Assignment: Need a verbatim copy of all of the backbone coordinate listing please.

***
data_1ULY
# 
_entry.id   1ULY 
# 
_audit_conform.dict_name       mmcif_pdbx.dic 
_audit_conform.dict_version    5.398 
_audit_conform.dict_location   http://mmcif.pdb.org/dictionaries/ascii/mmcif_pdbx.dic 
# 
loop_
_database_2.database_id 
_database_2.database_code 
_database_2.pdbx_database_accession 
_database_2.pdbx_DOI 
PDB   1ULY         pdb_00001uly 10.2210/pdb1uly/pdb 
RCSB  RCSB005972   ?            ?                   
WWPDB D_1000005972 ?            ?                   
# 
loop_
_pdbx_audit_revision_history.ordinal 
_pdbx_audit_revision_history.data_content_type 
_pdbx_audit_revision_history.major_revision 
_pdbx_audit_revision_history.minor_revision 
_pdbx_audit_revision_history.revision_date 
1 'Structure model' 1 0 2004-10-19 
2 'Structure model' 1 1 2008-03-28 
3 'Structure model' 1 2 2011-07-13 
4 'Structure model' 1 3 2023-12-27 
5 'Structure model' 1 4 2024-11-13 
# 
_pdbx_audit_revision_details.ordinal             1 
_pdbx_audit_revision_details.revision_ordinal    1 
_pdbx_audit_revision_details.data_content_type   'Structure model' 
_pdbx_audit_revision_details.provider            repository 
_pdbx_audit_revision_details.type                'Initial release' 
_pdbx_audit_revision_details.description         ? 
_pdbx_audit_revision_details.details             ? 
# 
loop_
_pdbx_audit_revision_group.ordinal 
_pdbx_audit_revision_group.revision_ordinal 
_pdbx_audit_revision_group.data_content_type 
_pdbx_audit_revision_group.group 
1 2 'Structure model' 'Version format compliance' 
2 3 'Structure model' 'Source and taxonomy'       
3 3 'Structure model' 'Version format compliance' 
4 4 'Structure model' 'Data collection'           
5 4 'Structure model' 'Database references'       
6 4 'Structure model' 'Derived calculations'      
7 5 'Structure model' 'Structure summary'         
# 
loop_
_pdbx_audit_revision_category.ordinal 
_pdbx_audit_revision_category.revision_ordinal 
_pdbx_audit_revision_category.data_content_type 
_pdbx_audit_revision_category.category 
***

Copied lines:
data_1ULY
# 
_entry.id   1ULY 
# 
_audit_conform.dict_name       mmcif_pdbx.dic 
_audit_conform.dict_version    5.398 
_audit_conform.dict_location   http://mmcif.pdb.org/dictionaries/ascii/mmcif_pdbx.dic 
# 
loop_
_database_2.database_id 
_database_2.database_code 
_database_2.pdbx_database_accession 
_database_2.pdbx_DOI 
PDB   1ULY         pdb_00001uly 10.2210/pdb1uly/pdb 
RCSB  RCSB005972   ?            ?                   
WWPDB D_1000005972 ?            ?                   
# 
loop_
_pdbx_audit_revision_history.ordinal 
_pdbx_audit_revision_history.data_content_type 
_pdbx_audit_revision_history.major_revision 
_pdbx_audit_revision_history.minor_revision 
_pdbx_audit_revision_history.revision_date 
1 'Structure model' 1 0 2004-10-19 
2 'Structure model' 1 1 2008-03-28 
3 'Structure model' 1 2 2011-07-13 
4 'Structure model' 1 3 2023-12-27 
5 'Structure model' 1 4 2024-11-13 
# 
_pdbx_audit_revision_details.ordinal             1 
_pdbx_audit_revision_details.revision_ordinal    1 
_pdbx_audit_revision_details.data_content_type   'Structure model' 
_pdbx_audit_revision_details.provider            repository 
_pdbx_audit_revision_details.type                'Initial release' 
_pdbx_audit_revision_details.description         ? 
_pdbx_audit_revision_details.details             ? 
# 
loop_
_pdbx_audit_revision_group.ordinal 
_pdbx_audit_revision_group.revision_ordinal 
_pdbx_audit_revision_group.data_content_type 
_pdbx_audit_revision_group.group 
1 2 'Structure model' 'Version format compliance' 
2 3 'Structure model' 'Source and taxonomy'       
3 3 'Structure model' 'Version format compliance' 
4 4 'Structure model' 'Data collection'           
5 4 'Structure model' 'Database references'       
6 4 'Structure model' 'Derived calculations'      
7 5 'Structure model' 'Structure summary'         
# 
loop_
_pdbx_audit_revision_category.ordinal 
_pdbx_audit_revision_category.revision_ordinal 
_pdbx_audit_revision_category.data_content_type 
_pdbx_audit_revision_category.category 